If you’re like many small business owners, you might think you don’t need to worry about cyber attacks. Eighty-two percent of small business owners have said that they don’t think they need to implement cybersecurity measures because they don’t think their company information is worth stealing. Think again.
Small businesses are very vulnerable to cyber threats, precisely because they think they’re not worth a hacker’s time. Data breaches affecting large companies may get all the press, but big corporations like Target and even government agencies know they’re at risk, and they have the budget to to easily implement comprehensive and sweeping threat detection and prevention plans. Small businesses are easier targets because many don’t even bother with cybersecurity measures, and the information they have, such as customers’ and vendors’ personally identifiable information (PII), is still valuable to criminals. In 2019, 43 percent of data breaches affected small businesses. Sixty percent of small businesses targeted by data breaches go out of business within six months of an attack, due to reputational damage and the high costs of recovering from such a blow.
Fortunately, you don’t need a huge cybersecurity budget or a dedicated IT staff to keep your business safe from cyber threats. Advanced threat protection tools can help you detect and respond to threats before they do damage, but you and your employees also need to understand what you’re up against. Frequent, regular cybersecurity training, mobile, and network security, physical security, and limiting access can all help protect your business from cyber crooks.
Know the Threats
The most important step towards protecting your business from even the most advanced threats is to know what threats are out there. Stay abreast of cybersecurity news so you and your employees can know what new email phishing scams are popping up, what new malware is going around, and what attacks might look like. Familiarize yourself and your staff with terms like phishing, social engineering, man in the middle (MitM), distributed denial of service (DDoS), advanced persistent threat, malware, ransomware, zero day threat, and SQL injection. When you know what strategies hackers might use to gain access to your information, you’ll be better equipped to defend yourself.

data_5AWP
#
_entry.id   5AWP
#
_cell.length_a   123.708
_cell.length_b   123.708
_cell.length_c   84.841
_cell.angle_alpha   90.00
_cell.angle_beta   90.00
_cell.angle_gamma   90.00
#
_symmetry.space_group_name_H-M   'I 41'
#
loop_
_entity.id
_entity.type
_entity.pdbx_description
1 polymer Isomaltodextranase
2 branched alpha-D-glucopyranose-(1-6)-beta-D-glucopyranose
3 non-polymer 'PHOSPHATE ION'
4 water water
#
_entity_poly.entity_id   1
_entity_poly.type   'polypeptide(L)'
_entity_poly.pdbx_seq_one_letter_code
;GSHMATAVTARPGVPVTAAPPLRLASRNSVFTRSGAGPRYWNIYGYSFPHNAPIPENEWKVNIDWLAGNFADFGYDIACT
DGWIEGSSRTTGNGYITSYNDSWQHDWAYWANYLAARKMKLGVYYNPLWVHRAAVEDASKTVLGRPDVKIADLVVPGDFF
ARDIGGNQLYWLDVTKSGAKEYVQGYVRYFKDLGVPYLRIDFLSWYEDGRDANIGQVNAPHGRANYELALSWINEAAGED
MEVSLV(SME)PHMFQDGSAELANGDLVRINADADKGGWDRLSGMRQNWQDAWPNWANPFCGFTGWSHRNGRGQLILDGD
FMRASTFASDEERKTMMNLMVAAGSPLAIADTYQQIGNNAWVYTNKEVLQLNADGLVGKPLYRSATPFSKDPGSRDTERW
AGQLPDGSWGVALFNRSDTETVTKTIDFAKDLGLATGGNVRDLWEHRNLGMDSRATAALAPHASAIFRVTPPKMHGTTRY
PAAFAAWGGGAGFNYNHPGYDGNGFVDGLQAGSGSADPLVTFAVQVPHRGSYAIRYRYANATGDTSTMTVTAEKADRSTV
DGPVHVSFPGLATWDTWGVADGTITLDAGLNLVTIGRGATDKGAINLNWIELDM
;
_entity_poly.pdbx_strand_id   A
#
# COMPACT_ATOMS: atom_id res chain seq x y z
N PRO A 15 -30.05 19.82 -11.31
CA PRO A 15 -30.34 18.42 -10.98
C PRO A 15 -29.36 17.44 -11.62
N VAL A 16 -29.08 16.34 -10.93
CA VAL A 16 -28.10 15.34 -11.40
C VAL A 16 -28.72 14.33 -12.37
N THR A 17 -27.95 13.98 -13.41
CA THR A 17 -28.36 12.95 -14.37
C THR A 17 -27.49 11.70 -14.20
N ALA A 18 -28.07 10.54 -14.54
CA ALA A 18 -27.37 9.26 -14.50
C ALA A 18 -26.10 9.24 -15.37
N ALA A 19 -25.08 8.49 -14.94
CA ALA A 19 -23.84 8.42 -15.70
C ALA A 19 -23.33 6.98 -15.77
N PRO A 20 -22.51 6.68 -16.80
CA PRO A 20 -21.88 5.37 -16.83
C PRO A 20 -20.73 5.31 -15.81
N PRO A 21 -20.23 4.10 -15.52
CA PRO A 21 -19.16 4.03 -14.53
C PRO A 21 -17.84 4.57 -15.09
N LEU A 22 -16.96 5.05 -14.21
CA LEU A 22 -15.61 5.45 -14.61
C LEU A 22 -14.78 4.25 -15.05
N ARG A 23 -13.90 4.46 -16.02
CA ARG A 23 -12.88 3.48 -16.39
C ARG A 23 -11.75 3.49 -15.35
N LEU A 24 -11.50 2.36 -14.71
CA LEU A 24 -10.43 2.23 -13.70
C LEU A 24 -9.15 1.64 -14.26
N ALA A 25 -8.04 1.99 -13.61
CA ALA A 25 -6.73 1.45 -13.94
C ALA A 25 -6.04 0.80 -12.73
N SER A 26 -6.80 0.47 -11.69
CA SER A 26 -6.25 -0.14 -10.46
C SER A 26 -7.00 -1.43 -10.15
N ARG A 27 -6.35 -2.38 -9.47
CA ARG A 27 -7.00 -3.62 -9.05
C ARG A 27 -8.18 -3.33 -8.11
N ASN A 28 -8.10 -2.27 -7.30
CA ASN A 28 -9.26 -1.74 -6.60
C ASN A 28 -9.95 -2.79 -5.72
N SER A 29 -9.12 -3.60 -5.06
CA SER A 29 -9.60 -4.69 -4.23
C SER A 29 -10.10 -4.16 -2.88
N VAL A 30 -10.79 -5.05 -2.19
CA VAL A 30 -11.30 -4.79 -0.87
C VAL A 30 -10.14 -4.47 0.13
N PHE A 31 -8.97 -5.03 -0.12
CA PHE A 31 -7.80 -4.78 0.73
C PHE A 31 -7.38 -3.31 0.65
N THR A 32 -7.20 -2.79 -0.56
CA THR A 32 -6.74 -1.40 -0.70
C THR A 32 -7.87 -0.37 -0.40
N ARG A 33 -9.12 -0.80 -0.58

Train Frequently and Regularly
Don’t assume that your staff knows how to respond to cyber threats. Perform regular training to make sure staff are educated about threats and know how to recognize phishing emails and social engineering attacks. Training can also help staff understand the importance of physical and virtual security protocols, like restricting public access to your facility and using two-factor authentication.
Backup Important Data
Ransomware attacks, in which criminals cut off access to your data and systems in order to extort a ransom to get back your data, are becoming increasingly common. Protect yourself from these and other attacks that could restrict access to your important data, as well as just plain system failure, by backing up your important data in a secure cloud location. Use a secure cloud solution tailored to enterprise needs.
Prioritize Virtual and Physical Security
Physical and virtual security of your system, data, and devices should be a top priority. Use internet firewalls, comprehensive antivirus software, and secure WiFi networks. Work with card processors and banks to make sure your payments are as secure as possible. Insist on using two-factor authentication and secure passwords and on changing passwords every 90 days. Nix the bring your own device (BYOD) policy — issuing mobile devices and laptops, if necessary, is safer, since you have more control over what happens on them and can install the antivirus software of your choice on these devices. Secure your facility against physical intrusion, especially those areas where network computers are kept.
Limit Access to Sensitive Data
Does every single one of your employees need access to all of your company’s data? Instead of trusting everyone with everything, it’s much safer to limit access to sensitive data only to those who need it to do their jobs. That might mean trusting no one but yourself with important information so be it. You never know when a disgruntled employee or former employee might decide to exact revenge by stealing data or even when someone might make a mistake that unknowingly exposes your organization to risk. If employees don’t have access to sensitive data, it’s harder for them to compromise it.
If you own a small business, you may be more vulnerable to cyber threats than you realize. Protecting your company means protecting your livelihood and that of your employees, so be sure to take cyber security seriously.